Table of Contents
Engelbert Winter, Das Heiligtum auf dem Düluk Baba Tepesi bei Doliche. Die Grabungen der Jahre 2013-2015
Dirk Leder, The Lithic Finds from Dülük Baba Tepesi and their Place in the PPNB of the Western Euphrates Region
Wolfgang Messerschmidt, Das Heiligtum auf dem Dülük Baba Tepesi in der vorhellenistischen Eisenziet – Versuch einer kulturgeschichtlichen Einordnung
Werner Oenbrink, Neufunde attischer Keramik vom Dülük Baba Tepesi
Silke Haps, Überlegungen zu den Mauerzügen des (hellenistisch-)römischen Heiligtums auf dem Dülük Baba Tepesi bei Doliche. Ergebnisse der Kampagnen 2013-2015
Michael Blömer, Der Gott im Blätterkelch. Ein neues Relief vom Dülük Baba Tepesi
Margherita Facella, A New Altar for the God Turmasgade from Dülük Baba Tepesi
Werner Oenbrink, Gorgo Medusa? – Beidseitig reliefierte Fragmente aus dem Heiligtum des Iuppiter Dolichenus auf dem Dülük Baba Tepesi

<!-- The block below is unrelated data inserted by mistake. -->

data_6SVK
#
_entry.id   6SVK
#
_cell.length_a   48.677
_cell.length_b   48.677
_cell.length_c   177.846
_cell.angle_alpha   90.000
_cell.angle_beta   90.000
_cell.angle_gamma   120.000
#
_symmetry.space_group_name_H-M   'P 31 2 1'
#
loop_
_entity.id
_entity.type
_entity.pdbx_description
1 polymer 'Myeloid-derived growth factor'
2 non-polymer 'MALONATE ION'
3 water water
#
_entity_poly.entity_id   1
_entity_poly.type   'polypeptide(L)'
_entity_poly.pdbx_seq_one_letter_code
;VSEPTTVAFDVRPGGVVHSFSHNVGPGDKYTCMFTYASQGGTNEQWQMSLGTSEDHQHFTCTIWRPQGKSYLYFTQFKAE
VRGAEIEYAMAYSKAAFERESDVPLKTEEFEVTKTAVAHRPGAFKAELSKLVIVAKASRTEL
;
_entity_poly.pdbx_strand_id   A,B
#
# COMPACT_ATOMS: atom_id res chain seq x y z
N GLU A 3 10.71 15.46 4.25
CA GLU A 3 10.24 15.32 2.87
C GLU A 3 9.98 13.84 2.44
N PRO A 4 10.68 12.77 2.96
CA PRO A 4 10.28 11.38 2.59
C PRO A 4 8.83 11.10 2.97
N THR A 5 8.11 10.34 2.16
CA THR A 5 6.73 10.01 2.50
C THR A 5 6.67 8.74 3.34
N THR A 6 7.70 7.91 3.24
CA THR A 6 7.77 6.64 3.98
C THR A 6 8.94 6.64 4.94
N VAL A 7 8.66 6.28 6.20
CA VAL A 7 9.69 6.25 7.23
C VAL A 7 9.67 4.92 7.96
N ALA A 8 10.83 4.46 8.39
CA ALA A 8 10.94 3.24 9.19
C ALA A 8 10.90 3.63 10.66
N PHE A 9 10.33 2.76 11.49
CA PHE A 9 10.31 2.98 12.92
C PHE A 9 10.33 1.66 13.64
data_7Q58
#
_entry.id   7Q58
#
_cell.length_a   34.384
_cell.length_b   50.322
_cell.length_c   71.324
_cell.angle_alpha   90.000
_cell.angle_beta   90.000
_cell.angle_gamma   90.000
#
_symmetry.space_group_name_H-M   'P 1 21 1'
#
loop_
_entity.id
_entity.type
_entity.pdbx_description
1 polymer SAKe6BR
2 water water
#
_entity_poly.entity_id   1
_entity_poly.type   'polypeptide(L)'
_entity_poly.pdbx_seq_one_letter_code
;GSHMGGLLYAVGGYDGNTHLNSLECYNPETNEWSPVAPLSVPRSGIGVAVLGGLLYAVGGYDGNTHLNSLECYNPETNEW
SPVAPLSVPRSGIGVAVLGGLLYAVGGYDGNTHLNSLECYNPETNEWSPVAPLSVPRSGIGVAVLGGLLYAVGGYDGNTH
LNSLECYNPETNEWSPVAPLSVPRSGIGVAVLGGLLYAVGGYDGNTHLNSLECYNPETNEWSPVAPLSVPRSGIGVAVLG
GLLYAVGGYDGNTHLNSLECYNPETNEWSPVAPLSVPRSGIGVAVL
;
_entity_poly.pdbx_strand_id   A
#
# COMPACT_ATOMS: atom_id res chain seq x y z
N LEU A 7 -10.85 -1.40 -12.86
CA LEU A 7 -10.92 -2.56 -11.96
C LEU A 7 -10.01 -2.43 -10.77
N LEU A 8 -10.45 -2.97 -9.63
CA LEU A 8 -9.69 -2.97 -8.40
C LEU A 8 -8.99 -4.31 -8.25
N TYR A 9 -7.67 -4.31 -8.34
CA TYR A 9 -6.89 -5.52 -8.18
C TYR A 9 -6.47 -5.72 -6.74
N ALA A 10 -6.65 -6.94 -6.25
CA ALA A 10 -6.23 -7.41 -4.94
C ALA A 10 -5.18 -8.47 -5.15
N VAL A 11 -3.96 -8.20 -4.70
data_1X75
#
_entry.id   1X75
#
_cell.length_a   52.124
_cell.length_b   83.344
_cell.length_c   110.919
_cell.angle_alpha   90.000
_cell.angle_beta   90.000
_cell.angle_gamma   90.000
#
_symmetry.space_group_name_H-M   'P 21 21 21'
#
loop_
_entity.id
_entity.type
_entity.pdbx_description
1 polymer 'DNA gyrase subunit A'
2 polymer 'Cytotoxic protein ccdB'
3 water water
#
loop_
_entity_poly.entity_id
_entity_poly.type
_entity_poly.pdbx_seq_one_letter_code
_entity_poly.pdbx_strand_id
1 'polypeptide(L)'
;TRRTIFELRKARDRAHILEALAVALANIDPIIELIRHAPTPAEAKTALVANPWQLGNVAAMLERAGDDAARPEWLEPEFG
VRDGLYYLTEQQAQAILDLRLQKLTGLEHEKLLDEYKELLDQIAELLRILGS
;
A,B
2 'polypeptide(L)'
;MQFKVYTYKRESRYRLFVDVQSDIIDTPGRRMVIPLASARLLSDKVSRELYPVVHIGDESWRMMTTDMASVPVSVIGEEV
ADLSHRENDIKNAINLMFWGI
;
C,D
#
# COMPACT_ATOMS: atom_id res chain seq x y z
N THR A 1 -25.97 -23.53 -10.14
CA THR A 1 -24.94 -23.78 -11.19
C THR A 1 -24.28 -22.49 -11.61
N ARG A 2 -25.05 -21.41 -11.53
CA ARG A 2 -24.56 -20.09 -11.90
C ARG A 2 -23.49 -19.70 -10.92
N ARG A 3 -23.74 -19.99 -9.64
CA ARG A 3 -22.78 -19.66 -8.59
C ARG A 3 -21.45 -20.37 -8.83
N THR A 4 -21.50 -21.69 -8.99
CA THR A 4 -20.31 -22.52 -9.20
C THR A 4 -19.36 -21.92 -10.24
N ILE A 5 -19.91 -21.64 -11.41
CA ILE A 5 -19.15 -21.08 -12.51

Jan Pieter Löbbing, Kaiserzeitlicher Marmor vom Dülük Baba Tepesi
Torben Schreiber, Ein Feldherr, Bonus Eventus und eine Ziege. Drei Gemmen vom Dülük Baba Tepesi
Daria Olbrycht, Beinartefakte vom Dülük Baba Tepesi
Constanze Höpken, Schlüssel und Schlösser vom Dülük Baba Tepesi
Eva Strothenke, Die African Red Slip-Ware und Late Roman C-Ware vom Dülük Baba Tepesi
Nadja Plöllath and Joris Peters, Fish and Fasting – Insight into the Diet of Late Antique-Byzantine Dülük Baba Tepesi Constanze Höpken, Ultramarinblau-Pigment aus dem Kloster des Mar Salomon auf dem Dülük Baba Tepesi
Frank Mucha, Analysen der Blaupigmente vom Dülük Baba Tepesi
Eva Strothenke, Ausgewählte Funde glasierter Keramik vom Dülük Baba Tepesi